Will the second attempt by Theresa May, the home secretary, to restart the process of setting up an overarching inquiry into child sexual abuse fall into another elephant trap?
Within days of her appointment Fiona Woolf, the Lord Mayor of London and lawyer, to chair the inquiry questions about her suitability have surfaced in the Mail on Sunday because of her links with the family of Leon Brittan.
Survivors who might be tempted to give evidence will be alarmed at any link with Leon Brittan for many reasons.The row about the loss of papers by the Home Office sent in by the former MP the late Geoffrey Dickens which are alleged to named paedophiles during his watch in the early 1980s is one.
He is also- even though he vehemently denies the allegation – still the subject of a Met Police investigation into the rape of young woman before he became an MP.
Fiona Woolf needs to clarify exactly what the relationship with her neighbours, the Brittans is- not for prurient interest in her private life – but to assure worried survivors that no friendship will cloud judgements. Frankly it shouldn’t. If it is purely tenuous there should be no problem, if it isn’t there could be one.
But why are we back to this?
Given the furore over the appointment of first chair, Baroness Butler- Sloss, who resigned after Exaro revealed the conflict of interest because her late brother, Lord Havers, a former attorney general, had been involved in restricting the terms of the inquiry into the Kincora scandal in Northern Ireland, you would have thought every avenue would have been followed to avoid a similar problem.
As I reported over the weekend on the Exaro website indeed at least 60 candidates were considered and it was said to have been properly vetted by home office officials.
But before a final judgement is made we need to see the full picture – the full terms of reference, the rest of the people appointed to the inquiry, and then pass judgement.
This is because the rest of the appointments – some of them brave – do ensure there will be independent voices on the panel.None of the rest can be connected with the Establishment.
Graham Wilmer, whom followers of this blog will be familiar,is no push over. He is a survivor himself, a vigorous campaigner against abuse in the Salesian order, and also runs the Lantern project in the Wirral which helps survivors, though has not received the money that is needed to really tackle the problem. He also sits on a committee about safeguarding survivors chaired by the Bishop of Durham, which is currently looking at what more work it should do.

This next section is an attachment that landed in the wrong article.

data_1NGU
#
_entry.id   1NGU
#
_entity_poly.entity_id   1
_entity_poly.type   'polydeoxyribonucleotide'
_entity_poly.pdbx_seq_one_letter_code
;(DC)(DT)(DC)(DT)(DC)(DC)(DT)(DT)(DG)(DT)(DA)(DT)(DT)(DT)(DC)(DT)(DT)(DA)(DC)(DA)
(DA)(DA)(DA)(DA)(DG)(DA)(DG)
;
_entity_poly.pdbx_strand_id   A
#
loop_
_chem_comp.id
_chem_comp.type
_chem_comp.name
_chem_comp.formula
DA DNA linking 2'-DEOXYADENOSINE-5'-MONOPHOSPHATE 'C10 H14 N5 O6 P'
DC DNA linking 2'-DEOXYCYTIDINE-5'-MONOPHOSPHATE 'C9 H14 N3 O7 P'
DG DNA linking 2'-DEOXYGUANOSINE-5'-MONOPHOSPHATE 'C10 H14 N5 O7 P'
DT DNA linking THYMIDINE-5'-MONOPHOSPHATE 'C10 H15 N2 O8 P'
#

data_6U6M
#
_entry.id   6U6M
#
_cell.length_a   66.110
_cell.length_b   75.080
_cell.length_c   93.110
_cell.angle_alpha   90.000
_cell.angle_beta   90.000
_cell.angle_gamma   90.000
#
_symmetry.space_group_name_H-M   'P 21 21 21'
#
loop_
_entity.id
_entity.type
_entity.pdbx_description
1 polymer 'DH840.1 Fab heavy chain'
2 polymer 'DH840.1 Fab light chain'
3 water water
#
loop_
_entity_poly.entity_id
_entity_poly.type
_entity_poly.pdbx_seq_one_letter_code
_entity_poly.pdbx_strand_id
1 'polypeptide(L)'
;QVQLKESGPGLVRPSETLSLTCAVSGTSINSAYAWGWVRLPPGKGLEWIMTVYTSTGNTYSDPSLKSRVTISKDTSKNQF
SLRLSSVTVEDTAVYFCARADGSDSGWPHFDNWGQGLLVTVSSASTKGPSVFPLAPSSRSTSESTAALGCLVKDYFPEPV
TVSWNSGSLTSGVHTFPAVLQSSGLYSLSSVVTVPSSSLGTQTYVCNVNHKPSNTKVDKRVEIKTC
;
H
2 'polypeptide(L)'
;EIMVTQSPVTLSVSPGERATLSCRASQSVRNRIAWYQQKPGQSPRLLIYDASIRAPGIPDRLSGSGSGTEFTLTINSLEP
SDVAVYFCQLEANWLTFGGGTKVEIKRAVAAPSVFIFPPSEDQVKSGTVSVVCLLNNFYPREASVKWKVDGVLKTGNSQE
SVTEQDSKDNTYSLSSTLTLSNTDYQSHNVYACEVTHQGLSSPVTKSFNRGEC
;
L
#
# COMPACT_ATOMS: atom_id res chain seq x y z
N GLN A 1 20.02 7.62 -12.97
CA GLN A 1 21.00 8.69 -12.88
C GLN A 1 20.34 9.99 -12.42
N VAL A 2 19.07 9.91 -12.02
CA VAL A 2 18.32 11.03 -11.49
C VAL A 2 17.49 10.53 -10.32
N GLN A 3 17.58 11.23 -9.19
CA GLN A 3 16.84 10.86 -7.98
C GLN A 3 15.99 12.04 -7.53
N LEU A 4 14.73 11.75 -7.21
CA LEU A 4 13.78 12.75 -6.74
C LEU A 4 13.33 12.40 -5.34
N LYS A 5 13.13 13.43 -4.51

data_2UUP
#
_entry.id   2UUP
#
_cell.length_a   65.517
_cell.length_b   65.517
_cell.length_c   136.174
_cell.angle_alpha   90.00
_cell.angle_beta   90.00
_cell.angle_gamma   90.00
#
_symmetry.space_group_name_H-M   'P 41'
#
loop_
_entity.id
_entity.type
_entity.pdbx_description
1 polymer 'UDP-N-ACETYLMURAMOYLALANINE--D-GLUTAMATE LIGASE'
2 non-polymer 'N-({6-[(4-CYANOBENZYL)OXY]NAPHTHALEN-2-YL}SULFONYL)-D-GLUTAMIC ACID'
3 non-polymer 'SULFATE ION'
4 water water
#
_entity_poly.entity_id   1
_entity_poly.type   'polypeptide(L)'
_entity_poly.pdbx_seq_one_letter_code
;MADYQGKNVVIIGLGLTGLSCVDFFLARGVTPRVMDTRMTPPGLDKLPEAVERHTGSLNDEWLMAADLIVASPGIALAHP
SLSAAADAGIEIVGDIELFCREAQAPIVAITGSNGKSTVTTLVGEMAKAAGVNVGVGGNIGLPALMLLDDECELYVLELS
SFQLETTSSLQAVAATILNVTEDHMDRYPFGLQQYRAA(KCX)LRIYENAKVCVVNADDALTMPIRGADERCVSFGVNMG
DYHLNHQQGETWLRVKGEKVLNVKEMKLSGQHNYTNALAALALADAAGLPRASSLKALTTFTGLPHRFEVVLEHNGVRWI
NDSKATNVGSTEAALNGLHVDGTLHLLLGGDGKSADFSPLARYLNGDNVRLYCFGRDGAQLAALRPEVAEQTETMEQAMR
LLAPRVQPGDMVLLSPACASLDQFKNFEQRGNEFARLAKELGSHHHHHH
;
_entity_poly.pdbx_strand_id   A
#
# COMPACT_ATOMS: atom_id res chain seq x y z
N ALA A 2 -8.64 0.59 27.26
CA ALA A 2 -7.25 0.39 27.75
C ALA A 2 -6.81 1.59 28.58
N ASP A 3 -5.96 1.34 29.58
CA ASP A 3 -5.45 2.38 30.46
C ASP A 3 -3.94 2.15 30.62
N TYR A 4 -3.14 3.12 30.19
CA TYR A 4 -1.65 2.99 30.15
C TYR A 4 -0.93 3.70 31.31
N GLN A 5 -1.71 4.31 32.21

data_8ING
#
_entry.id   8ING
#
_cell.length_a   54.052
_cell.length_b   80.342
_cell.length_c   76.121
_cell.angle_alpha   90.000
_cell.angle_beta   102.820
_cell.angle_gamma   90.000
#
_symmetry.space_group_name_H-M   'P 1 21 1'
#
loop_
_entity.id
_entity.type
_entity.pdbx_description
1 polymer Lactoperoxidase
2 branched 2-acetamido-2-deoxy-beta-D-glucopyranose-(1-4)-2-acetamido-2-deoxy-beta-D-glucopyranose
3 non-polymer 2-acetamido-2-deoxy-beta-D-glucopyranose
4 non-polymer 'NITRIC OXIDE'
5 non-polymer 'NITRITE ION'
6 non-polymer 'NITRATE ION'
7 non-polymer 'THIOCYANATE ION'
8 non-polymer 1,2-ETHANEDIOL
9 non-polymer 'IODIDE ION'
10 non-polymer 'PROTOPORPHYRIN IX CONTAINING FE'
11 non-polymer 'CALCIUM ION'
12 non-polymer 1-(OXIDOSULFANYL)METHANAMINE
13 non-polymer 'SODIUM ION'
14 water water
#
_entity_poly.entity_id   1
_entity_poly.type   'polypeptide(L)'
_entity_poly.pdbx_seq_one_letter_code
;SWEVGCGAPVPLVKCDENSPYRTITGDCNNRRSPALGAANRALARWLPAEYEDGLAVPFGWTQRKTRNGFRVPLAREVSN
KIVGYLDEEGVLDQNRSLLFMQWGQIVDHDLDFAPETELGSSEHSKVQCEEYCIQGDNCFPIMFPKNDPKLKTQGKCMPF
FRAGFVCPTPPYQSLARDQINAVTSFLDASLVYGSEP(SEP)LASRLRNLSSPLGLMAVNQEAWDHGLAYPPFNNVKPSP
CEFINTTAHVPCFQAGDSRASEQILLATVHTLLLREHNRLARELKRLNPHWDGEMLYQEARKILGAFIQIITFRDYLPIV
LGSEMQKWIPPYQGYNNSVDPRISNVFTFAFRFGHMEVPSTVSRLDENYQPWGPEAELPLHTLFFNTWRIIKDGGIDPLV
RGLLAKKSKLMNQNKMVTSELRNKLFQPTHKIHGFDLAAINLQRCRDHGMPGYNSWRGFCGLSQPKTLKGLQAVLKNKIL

Barbara Hearn, the former deputy chief executive of the National Children’s Bureau, whom I have also met, has been wrongly traduced on Twitter just because in a previous age the body was associated with the paedophile Peter Righton. At the moment she is providing campaigning MP Tom Watson – who raised the Righton scandal in Parliament- with expert help on how to help and counsel the many survivors who come to him.. For the record she is doing this on a voluntary basis, the antithesis of the view that anyone in Parliament must be on a gravy train.
Then there is Professor Alexis Jay, who as expert adviser, to the committee, record speaks for itself. She is the person who exposed the unbelievable scandal in Rotherham – a fount of knowledge of the exploitation of young people by sex abusers.
Finally there is the counsel, Ben Emmerson, He is not only a human rights lawyer but the UN Special Rapporteur on Human Rights and Counter Terrorism. He is currently looking at the use of drones to kill terrorists and more often innocent citizens in places like Pakistan and Afghanistan.. His work is not exactly going to please the US and UK governments and campaigning MP, Tom Watson, is also backing him to the hilt over this issue as well.
Now he is going to devote his considerable legal expertise to tackling child sexual abuse and whether there have been cover ups in this country.
All this means – if there is another row over the setting up of this inquiry – we must not throw everything out.
Now is the time for careful thought and analysis not rushed judgements -Theresa May’s job is only half done.